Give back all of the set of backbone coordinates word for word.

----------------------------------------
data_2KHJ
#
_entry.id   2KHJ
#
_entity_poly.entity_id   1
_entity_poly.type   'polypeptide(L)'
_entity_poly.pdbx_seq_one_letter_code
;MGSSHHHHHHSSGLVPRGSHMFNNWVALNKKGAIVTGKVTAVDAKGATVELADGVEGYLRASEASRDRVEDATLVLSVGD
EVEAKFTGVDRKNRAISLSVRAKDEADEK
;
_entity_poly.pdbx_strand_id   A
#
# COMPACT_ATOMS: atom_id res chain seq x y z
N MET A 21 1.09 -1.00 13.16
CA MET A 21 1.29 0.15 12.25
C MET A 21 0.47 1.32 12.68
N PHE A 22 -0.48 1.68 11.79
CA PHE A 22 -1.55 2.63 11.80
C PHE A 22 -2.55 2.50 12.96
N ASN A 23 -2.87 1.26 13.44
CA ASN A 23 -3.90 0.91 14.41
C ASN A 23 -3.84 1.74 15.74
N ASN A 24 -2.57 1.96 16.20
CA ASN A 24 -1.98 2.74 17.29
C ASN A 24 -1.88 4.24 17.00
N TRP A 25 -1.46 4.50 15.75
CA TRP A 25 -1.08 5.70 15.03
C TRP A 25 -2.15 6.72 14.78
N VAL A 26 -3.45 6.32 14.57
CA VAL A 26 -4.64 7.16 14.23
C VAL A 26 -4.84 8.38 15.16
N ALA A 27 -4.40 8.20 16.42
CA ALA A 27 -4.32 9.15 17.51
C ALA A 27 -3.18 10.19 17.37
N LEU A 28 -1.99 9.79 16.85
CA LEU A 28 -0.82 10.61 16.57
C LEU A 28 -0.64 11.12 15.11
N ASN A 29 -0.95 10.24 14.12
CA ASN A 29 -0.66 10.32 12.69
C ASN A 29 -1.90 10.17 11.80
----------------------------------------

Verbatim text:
data_2KHJ
#
_entry.id   2KHJ
#
_entity_poly.entity_id   1
_entity_poly.type   'polypeptide(L)'
_entity_poly.pdbx_seq_one_letter_code
;MGSSHHHHHHSSGLVPRGSHMFNNWVALNKKGAIVTGKVTAVDAKGATVELADGVEGYLRASEASRDRVEDATLVLSVGD
EVEAKFTGVDRKNRAISLSVRAKDEADEK
;
_entity_poly.pdbx_strand_id   A
#
# COMPACT_ATOMS: atom_id res chain seq x y z
N MET A 21 1.09 -1.00 13.16
CA MET A 21 1.29 0.15 12.25
C MET A 21 0.47 1.32 12.68
N PHE A 22 -0.48 1.68 11.79
CA PHE A 22 -1.55 2.63 11.80
C PHE A 22 -2.55 2.50 12.96
N ASN A 23 -2.87 1.26 13.44
CA ASN A 23 -3.90 0.91 14.41
C ASN A 23 -3.84 1.74 15.74
N ASN A 24 -2.57 1.96 16.20
CA ASN A 24 -1.98 2.74 17.29
C ASN A 24 -1.88 4.24 17.00
N TRP A 25 -1.46 4.50 15.75
CA TRP A 25 -1.08 5.70 15.03
C TRP A 25 -2.15 6.72 14.78
N VAL A 26 -3.45 6.32 14.57
CA VAL A 26 -4.64 7.16 14.23
C VAL A 26 -4.84 8.38 15.16
N ALA A 27 -4.40 8.20 16.42
CA ALA A 27 -4.32 9.15 17.51
C ALA A 27 -3.18 10.19 17.37
N LEU A 28 -1.99 9.79 16.85
CA LEU A 28 -0.82 10.61 16.57
C LEU A 28 -0.64 11.12 15.11
N ASN A 29 -0.95 10.24 14.12
CA ASN A 29 -0.66 10.32 12.69
C ASN A 29 -1.90 10.17 11.80